Below is a lengthy excerpt from David Zucchino and David S. Cloud’s “Special Report: U.S. Military and Civilians Are Increasingly Divided,” in Los Angeles Times, May 24, 2015:
Multi-generational military families like the Graveses form the heart of the all-volunteer Army, which increasingly is drawing its ranks from the relatively small pool of Americans with historic family, cultural or geographic connections to military service.
While the U.S. waged a war in Vietnam 50 years ago with 2.7 million men conscripted from every segment of society, less than one-half of 1% of the U.S. population is in the armed services today — the lowest rate since World War II. America’s recent wars are authorized by a U.S. Congress whose members have the lowest rate of military service in history, led by three successive commanders in chief who never served on active duty.
Surveys suggest that as many as 80% of those who serve come from a family in which a parent or sibling is also in the military. They often live in relative isolation — behind the gates of military installations such as Ft. Bragg or in the deeply military communities like Fayetteville, N.C., that surround them.
The segregation is so pronounced that it can be traced on a map: Some 49% of the 1.3 million active-duty service members in the U.S. are concentrated in just five states — California, Virginia, Texas, North Carolina and Georgia.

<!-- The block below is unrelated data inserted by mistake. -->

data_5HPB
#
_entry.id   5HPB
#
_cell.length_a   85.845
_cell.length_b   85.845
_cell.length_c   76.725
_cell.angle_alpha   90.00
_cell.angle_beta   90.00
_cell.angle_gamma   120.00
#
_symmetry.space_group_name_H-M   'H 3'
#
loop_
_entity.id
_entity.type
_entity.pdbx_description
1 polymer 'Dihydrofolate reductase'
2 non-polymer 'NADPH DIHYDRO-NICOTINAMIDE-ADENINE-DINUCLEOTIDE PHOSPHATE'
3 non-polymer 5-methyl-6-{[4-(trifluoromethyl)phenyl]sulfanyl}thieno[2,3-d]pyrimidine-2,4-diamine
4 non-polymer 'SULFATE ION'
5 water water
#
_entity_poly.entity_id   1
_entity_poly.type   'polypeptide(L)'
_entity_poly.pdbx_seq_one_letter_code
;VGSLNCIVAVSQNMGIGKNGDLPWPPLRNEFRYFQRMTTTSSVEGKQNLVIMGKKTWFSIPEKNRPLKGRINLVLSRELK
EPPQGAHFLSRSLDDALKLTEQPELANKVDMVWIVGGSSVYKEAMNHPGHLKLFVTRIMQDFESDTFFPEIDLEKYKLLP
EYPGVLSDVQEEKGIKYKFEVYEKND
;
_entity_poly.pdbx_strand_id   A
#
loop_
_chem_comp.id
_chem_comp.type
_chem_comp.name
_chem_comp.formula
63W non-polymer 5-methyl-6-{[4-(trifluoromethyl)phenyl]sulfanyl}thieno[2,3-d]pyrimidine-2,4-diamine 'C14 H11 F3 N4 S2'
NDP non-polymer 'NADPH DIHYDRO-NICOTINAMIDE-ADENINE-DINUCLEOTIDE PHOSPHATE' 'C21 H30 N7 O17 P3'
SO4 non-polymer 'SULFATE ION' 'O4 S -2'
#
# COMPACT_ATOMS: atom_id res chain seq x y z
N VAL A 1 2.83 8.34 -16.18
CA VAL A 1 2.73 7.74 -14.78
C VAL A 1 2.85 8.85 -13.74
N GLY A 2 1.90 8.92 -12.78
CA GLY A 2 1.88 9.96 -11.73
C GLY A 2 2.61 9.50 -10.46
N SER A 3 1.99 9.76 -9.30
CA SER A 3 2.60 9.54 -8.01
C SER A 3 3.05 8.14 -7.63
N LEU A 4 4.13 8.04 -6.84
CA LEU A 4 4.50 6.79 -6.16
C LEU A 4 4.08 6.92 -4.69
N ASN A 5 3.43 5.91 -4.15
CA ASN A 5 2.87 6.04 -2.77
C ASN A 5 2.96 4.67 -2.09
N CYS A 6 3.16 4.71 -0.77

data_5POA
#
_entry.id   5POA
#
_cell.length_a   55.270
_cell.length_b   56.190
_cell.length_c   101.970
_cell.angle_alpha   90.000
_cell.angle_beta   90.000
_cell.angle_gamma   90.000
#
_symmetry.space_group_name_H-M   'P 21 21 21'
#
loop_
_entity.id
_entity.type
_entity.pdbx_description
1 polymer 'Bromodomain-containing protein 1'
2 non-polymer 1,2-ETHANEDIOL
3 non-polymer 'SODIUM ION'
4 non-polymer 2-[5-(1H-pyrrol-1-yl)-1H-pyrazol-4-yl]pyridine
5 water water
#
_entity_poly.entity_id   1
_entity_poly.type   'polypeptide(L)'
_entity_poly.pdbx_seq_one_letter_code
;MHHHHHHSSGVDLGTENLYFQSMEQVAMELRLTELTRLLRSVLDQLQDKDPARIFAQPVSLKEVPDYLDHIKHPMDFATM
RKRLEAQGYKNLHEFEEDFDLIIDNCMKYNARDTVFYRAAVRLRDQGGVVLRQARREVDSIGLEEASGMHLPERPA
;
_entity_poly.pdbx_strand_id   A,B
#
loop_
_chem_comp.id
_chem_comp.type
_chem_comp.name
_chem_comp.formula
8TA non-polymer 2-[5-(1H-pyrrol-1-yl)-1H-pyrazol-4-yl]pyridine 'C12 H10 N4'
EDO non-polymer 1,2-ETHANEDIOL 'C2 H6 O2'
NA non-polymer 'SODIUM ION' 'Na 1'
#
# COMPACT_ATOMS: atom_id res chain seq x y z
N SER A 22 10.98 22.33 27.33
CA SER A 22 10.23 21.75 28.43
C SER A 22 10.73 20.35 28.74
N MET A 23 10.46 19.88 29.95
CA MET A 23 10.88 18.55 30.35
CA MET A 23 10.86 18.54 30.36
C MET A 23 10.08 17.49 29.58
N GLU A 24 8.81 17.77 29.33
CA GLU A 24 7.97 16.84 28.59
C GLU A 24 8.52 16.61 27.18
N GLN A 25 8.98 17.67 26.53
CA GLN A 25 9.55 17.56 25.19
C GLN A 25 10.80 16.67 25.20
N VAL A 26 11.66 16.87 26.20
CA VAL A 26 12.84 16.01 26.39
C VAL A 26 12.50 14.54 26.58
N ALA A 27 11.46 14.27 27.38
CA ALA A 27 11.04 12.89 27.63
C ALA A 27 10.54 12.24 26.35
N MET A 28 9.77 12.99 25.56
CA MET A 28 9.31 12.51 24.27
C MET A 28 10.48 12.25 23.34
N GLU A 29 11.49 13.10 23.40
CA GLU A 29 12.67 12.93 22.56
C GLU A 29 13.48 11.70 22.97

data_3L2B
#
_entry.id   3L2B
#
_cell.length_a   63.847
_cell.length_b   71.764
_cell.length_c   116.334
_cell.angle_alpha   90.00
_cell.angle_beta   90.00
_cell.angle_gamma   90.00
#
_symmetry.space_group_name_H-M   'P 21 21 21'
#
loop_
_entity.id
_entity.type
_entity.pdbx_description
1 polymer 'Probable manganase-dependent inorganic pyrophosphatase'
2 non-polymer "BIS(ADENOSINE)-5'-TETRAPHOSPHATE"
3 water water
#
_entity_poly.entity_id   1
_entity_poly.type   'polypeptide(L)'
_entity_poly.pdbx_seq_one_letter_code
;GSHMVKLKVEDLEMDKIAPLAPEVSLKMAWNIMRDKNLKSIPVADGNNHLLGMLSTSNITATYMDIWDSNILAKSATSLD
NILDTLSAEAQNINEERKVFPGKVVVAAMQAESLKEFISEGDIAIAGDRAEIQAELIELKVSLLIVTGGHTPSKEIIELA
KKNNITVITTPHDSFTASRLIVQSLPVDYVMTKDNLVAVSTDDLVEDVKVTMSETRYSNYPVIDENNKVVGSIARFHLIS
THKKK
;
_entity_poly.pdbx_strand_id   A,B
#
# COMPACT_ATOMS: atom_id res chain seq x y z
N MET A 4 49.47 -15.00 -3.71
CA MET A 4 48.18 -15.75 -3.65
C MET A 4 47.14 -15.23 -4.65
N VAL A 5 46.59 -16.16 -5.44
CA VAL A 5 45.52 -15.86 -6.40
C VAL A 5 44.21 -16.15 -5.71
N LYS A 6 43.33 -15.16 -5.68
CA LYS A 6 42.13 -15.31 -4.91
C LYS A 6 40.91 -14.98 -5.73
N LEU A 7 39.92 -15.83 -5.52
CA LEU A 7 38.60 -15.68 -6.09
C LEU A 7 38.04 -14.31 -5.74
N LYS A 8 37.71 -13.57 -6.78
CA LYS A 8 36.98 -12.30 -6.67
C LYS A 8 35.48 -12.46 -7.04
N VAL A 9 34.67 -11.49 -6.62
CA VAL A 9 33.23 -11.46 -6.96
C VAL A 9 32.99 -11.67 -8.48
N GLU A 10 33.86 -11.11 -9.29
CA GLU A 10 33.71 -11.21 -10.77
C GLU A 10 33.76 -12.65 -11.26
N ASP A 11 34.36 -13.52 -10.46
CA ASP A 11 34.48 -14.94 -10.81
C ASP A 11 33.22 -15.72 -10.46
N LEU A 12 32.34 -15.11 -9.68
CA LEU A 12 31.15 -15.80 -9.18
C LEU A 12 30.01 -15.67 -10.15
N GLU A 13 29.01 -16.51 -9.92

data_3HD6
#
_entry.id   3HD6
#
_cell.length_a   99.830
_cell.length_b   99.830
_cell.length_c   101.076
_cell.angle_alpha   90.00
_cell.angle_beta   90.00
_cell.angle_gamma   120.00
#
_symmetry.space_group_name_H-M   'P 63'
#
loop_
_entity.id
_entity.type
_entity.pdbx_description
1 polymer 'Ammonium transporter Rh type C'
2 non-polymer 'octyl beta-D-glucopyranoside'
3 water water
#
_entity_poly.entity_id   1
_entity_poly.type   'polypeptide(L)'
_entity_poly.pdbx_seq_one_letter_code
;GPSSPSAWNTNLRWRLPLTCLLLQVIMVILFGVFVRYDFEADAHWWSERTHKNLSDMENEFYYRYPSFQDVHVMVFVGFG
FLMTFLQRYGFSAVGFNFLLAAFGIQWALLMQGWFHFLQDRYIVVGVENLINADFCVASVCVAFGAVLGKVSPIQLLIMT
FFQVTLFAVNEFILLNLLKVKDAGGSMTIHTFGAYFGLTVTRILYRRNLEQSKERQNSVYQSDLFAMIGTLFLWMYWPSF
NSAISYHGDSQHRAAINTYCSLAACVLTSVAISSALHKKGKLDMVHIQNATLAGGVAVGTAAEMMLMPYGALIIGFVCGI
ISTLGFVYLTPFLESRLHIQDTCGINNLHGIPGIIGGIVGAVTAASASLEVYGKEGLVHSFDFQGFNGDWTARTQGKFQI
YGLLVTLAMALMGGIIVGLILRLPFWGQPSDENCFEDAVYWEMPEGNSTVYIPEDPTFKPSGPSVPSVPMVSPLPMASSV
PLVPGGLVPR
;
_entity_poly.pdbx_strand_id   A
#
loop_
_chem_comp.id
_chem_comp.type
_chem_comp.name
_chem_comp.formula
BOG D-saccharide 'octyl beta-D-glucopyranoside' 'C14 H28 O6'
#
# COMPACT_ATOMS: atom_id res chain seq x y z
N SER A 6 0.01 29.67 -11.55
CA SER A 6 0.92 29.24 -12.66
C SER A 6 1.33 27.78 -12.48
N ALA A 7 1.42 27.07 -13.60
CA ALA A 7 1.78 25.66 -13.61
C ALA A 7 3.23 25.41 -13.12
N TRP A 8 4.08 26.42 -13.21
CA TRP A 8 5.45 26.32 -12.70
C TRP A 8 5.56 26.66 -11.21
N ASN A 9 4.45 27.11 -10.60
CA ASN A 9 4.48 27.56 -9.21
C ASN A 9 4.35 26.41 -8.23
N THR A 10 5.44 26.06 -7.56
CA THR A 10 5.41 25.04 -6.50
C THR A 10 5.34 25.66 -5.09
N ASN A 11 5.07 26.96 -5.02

The U.S. military today is gradually becoming a separate warrior class, many analysts say, that is becoming increasingly distinct from the public it is charged with protecting.
As the size of the military shrinks, the connections between military personnel and the broad civilian population appear to be growing more distant, the Pew Research Center concluded after a broad 2012 study of both service members and civilians.
Most of the country has experienced little, if any, personal impact from the longest era of war in U.S. history. But those in uniform have seen their lives upended by repeated deployments to war zones, felt the pain of seeing family members and comrades killed and maimed, and endured psychological trauma that many will carry forever, often invisible to their civilian neighbors.
Today’s military enjoys a lifestyle that in many ways exceeds that of much of the rest of the country: regular pay raises and lavish reenlistment bonuses, free healthcare, subsidized housing and, after 20 years of service, generous retirement benefits unavailable to many other Americans.
Senior officers live in large houses, travel on their own planes and oversee whole continents with little direction from Washington. Special-operations teams carry out kill missions and drone strikes — some even targeting U.S. citizens — that most civilians never even hear about.
H/t CODA’s M.S.